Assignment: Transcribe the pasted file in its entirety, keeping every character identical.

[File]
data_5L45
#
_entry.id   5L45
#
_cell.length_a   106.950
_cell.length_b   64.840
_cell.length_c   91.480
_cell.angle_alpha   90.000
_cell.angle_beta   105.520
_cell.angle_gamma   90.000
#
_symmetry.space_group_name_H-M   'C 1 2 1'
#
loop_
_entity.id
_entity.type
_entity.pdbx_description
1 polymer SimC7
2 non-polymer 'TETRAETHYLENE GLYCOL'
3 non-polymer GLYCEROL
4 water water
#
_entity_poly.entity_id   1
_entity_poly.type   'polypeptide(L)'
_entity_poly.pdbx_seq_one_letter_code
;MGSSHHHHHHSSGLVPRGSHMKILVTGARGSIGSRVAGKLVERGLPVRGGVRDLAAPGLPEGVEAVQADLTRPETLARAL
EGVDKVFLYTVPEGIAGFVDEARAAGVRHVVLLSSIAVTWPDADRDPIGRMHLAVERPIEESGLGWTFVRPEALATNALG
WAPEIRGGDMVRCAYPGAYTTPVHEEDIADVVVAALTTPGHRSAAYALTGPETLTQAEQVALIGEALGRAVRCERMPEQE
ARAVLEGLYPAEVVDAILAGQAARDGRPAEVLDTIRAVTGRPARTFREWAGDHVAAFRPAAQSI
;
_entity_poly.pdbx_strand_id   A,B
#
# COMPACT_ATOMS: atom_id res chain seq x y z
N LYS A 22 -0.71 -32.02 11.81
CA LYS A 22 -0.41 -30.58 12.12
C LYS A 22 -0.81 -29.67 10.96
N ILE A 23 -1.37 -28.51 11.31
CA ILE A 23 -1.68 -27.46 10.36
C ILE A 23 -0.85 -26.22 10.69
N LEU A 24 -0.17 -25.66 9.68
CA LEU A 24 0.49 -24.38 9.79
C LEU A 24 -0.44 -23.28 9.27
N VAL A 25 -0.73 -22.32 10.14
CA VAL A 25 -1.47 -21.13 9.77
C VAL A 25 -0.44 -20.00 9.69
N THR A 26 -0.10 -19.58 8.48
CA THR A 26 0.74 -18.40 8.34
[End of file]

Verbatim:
data_5L45
#
_entry.id   5L45
#
_cell.length_a   106.950
_cell.length_b   64.840
_cell.length_c   91.480
_cell.angle_alpha   90.000
_cell.angle_beta   105.520
_cell.angle_gamma   90.000
#
_symmetry.space_group_name_H-M   'C 1 2 1'
#
loop_
_entity.id
_entity.type
_entity.pdbx_description
1 polymer SimC7
2 non-polymer 'TETRAETHYLENE GLYCOL'
3 non-polymer GLYCEROL
4 water water
#
_entity_poly.entity_id   1
_entity_poly.type   'polypeptide(L)'
_entity_poly.pdbx_seq_one_letter_code
;MGSSHHHHHHSSGLVPRGSHMKILVTGARGSIGSRVAGKLVERGLPVRGGVRDLAAPGLPEGVEAVQADLTRPETLARAL
EGVDKVFLYTVPEGIAGFVDEARAAGVRHVVLLSSIAVTWPDADRDPIGRMHLAVERPIEESGLGWTFVRPEALATNALG
WAPEIRGGDMVRCAYPGAYTTPVHEEDIADVVVAALTTPGHRSAAYALTGPETLTQAEQVALIGEALGRAVRCERMPEQE
ARAVLEGLYPAEVVDAILAGQAARDGRPAEVLDTIRAVTGRPARTFREWAGDHVAAFRPAAQSI
;
_entity_poly.pdbx_strand_id   A,B
#
# COMPACT_ATOMS: atom_id res chain seq x y z
N LYS A 22 -0.71 -32.02 11.81
CA LYS A 22 -0.41 -30.58 12.12
C LYS A 22 -0.81 -29.67 10.96
N ILE A 23 -1.37 -28.51 11.31
CA ILE A 23 -1.68 -27.46 10.36
C ILE A 23 -0.85 -26.22 10.69
N LEU A 24 -0.17 -25.66 9.68
CA LEU A 24 0.49 -24.38 9.79
C LEU A 24 -0.44 -23.28 9.27
N VAL A 25 -0.73 -22.32 10.14
CA VAL A 25 -1.47 -21.13 9.77
C VAL A 25 -0.44 -20.00 9.69
N THR A 26 -0.10 -19.58 8.48
CA THR A 26 0.74 -18.40 8.34